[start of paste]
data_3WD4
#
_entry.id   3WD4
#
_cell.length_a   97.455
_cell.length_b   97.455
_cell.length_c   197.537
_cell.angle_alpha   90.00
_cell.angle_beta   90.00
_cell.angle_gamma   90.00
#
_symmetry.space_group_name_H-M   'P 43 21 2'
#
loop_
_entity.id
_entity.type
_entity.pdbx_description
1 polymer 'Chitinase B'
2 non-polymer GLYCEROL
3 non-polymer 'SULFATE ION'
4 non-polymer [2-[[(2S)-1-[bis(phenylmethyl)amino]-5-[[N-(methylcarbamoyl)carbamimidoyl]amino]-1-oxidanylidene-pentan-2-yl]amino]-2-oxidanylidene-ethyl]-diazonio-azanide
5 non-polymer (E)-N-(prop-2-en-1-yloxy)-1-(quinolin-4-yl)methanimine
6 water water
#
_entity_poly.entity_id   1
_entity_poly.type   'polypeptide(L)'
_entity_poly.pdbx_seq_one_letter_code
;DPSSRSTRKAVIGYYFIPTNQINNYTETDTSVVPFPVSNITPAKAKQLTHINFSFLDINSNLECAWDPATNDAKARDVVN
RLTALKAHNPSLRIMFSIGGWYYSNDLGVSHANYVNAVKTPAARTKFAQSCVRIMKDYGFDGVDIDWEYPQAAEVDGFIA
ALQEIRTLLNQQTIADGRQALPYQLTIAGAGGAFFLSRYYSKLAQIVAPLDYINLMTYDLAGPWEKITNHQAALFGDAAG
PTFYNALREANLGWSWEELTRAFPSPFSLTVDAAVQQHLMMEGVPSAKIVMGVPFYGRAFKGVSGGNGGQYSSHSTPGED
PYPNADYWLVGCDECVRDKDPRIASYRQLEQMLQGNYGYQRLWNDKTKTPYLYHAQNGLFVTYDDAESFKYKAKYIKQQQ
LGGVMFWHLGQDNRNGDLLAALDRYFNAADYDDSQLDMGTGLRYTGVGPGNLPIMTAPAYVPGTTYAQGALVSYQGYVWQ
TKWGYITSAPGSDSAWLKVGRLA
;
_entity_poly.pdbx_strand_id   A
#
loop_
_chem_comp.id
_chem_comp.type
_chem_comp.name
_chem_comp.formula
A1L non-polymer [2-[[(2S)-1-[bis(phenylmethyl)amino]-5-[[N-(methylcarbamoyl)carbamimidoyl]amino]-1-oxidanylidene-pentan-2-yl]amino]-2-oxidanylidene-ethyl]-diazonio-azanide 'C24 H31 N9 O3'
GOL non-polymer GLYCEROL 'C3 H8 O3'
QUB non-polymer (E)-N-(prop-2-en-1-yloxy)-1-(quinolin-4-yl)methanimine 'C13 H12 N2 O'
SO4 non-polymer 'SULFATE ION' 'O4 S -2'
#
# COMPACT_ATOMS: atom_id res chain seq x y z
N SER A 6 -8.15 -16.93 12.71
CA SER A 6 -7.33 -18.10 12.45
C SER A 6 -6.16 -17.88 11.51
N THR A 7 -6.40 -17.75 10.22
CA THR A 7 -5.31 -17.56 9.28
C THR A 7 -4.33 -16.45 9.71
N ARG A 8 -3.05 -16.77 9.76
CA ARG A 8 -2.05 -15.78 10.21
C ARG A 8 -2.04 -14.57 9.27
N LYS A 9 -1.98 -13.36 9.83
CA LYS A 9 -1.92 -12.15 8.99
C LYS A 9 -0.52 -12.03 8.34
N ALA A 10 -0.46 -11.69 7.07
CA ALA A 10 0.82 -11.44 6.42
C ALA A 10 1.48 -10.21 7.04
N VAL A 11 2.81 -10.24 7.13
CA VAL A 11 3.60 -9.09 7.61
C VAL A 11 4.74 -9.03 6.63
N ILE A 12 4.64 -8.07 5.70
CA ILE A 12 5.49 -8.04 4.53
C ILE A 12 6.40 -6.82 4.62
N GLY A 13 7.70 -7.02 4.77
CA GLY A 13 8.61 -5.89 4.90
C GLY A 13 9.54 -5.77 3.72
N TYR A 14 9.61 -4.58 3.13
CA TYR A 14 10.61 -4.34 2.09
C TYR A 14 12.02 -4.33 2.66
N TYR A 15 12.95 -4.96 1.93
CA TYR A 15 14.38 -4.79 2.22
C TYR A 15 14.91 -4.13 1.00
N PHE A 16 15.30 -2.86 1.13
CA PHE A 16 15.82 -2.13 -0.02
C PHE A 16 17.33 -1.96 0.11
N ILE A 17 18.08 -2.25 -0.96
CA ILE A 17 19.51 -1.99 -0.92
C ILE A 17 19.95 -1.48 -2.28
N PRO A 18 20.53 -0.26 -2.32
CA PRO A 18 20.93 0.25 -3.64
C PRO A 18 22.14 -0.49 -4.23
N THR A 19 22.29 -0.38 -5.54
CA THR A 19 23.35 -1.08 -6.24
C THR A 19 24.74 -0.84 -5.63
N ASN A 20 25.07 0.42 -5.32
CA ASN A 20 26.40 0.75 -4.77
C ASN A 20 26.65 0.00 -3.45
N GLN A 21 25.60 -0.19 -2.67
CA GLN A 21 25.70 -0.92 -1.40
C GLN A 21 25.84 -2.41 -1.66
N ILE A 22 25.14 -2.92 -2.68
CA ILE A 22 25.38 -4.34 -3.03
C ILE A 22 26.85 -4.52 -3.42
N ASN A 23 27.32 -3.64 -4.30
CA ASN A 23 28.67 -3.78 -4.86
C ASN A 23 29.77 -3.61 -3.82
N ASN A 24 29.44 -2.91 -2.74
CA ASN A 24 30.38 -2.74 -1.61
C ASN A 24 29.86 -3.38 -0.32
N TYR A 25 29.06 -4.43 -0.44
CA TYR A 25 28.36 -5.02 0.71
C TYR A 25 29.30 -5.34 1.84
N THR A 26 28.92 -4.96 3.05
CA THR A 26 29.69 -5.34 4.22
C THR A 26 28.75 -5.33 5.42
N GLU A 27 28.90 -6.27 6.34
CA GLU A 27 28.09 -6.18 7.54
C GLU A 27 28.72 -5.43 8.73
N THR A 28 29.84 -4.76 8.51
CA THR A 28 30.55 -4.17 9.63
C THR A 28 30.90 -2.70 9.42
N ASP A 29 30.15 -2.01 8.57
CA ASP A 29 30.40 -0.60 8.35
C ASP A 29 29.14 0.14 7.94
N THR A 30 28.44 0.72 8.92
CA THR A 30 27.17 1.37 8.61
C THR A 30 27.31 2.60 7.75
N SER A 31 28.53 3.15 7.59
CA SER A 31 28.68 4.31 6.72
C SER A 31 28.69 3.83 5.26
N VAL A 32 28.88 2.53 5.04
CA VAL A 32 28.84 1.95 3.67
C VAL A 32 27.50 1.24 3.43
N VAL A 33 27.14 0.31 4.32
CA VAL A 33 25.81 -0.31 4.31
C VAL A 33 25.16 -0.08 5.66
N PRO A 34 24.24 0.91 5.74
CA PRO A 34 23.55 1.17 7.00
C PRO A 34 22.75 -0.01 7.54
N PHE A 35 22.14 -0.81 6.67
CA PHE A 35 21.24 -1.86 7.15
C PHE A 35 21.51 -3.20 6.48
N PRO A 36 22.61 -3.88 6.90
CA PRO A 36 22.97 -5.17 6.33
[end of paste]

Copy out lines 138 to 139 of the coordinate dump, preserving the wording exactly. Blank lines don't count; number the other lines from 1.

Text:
C PHE A 35 21.51 -3.20 6.48
N PRO A 36 22.61 -3.88 6.90